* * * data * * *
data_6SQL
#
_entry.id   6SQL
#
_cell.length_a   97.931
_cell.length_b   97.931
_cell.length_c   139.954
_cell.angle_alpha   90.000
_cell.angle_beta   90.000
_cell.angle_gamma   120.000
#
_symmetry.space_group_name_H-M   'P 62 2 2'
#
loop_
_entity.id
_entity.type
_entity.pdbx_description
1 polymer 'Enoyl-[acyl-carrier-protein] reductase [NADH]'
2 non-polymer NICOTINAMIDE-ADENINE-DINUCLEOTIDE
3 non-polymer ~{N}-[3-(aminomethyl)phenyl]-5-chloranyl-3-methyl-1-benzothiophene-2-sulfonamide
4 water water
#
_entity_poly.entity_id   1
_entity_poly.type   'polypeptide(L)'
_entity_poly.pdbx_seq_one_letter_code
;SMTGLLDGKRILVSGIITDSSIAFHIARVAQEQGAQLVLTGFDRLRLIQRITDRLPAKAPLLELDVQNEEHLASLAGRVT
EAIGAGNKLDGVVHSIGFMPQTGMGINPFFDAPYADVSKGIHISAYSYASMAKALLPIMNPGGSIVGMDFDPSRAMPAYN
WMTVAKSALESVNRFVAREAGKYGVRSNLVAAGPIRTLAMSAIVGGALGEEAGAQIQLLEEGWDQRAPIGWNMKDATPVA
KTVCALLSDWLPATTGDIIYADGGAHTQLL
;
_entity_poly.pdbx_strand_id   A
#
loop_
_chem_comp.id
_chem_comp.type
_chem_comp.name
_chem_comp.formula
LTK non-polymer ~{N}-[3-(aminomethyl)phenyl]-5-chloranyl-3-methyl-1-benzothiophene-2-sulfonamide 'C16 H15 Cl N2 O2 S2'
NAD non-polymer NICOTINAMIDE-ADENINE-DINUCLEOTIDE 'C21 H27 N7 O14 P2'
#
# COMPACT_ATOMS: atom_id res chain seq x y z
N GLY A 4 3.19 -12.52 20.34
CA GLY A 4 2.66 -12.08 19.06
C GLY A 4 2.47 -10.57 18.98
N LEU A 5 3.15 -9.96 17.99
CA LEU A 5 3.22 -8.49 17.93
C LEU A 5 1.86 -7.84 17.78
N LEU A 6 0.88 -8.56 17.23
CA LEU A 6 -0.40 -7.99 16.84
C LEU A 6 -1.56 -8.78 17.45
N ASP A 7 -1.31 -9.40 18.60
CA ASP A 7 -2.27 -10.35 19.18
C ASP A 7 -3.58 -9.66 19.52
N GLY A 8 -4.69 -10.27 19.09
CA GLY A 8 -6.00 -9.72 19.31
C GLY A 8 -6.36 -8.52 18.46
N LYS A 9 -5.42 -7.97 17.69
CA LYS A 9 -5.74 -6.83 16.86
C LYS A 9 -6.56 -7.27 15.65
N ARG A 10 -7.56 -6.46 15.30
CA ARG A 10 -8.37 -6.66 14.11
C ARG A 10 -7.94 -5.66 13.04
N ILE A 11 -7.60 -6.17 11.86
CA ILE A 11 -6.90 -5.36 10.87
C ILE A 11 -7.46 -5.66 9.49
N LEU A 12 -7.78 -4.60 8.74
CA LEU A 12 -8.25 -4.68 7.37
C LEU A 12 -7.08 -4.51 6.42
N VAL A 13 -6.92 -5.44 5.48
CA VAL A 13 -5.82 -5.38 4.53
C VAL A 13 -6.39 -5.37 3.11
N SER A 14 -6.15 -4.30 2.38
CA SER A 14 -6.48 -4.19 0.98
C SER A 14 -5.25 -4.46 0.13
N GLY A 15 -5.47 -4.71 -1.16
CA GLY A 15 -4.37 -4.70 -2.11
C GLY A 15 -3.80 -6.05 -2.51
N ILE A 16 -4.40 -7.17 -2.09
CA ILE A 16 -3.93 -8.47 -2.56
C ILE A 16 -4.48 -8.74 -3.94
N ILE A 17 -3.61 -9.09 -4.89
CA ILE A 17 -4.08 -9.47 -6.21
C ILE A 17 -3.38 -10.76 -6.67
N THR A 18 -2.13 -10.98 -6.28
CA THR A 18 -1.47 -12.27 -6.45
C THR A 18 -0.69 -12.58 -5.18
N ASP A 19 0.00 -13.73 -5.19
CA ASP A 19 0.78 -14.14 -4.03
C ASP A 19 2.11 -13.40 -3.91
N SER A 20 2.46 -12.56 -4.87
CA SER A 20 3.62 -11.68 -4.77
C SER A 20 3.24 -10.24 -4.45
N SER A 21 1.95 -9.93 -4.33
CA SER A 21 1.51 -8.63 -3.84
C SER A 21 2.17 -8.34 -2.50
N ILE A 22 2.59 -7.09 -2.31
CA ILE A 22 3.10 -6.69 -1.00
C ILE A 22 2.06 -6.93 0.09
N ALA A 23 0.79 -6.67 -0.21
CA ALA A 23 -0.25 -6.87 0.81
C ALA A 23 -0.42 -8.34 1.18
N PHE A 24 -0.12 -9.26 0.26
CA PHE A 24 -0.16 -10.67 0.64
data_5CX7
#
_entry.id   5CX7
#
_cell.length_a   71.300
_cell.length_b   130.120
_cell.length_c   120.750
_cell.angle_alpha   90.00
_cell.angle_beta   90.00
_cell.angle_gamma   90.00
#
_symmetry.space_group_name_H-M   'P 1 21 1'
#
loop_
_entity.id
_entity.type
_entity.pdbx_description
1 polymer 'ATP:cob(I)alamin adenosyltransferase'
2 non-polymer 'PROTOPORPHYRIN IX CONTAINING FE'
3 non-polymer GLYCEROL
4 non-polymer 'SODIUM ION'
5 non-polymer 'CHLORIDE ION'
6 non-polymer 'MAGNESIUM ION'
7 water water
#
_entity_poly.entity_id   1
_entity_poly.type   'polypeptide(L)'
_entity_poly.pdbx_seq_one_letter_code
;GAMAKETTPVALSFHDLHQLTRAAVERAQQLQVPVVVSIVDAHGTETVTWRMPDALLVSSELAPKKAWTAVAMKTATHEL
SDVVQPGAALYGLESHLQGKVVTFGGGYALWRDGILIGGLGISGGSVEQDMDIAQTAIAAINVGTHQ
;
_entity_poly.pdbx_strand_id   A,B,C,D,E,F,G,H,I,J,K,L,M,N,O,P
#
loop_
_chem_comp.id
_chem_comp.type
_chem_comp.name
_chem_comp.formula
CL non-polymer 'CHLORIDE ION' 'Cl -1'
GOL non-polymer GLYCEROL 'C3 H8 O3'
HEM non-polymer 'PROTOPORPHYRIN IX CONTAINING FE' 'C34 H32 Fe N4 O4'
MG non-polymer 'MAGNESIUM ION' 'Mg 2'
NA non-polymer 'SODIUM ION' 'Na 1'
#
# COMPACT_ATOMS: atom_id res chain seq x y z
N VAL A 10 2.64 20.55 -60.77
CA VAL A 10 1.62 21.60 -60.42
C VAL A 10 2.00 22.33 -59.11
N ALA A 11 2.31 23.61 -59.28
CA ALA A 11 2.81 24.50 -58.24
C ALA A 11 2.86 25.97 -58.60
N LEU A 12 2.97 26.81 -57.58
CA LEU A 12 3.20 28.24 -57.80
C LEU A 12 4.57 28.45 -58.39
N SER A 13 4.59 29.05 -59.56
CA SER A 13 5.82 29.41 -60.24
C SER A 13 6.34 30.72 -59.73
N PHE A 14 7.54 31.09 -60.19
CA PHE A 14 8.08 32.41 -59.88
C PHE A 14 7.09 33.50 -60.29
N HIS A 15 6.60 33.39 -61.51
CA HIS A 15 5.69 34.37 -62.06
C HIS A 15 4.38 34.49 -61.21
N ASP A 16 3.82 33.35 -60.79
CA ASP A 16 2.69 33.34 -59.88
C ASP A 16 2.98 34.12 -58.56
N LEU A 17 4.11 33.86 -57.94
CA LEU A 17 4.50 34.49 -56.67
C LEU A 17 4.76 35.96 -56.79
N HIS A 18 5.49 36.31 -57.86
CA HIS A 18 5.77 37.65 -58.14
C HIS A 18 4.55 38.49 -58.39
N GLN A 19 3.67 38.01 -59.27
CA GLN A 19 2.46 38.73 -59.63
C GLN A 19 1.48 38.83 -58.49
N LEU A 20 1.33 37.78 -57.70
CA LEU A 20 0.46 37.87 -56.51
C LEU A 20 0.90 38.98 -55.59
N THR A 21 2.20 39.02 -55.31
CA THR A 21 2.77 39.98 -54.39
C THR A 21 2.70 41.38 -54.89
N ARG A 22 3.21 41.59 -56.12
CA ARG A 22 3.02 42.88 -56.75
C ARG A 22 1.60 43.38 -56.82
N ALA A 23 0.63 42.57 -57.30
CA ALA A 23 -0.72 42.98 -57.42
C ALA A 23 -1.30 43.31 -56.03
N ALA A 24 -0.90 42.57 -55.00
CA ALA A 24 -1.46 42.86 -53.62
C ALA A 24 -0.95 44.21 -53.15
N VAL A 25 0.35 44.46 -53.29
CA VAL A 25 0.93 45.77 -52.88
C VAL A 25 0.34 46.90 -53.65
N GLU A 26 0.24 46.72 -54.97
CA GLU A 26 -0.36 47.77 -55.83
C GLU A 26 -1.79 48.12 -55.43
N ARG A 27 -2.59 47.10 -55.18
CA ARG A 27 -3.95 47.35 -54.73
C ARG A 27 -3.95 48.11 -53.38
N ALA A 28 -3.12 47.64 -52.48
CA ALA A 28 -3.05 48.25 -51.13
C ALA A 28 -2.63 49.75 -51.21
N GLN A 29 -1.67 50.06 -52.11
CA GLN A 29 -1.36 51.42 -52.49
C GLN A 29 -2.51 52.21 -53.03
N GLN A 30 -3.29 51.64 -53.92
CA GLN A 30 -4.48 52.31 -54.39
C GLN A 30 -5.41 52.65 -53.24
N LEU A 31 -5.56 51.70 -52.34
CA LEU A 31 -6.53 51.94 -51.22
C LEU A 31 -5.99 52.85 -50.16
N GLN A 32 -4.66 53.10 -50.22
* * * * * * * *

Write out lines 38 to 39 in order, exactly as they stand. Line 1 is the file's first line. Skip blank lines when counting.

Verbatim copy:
LTK non-polymer ~{N}-[3-(aminomethyl)phenyl]-5-chloranyl-3-methyl-1-benzothiophene-2-sulfonamide 'C16 H15 Cl N2 O2 S2'
NAD non-polymer NICOTINAMIDE-ADENINE-DINUCLEOTIDE 'C21 H27 N7 O14 P2'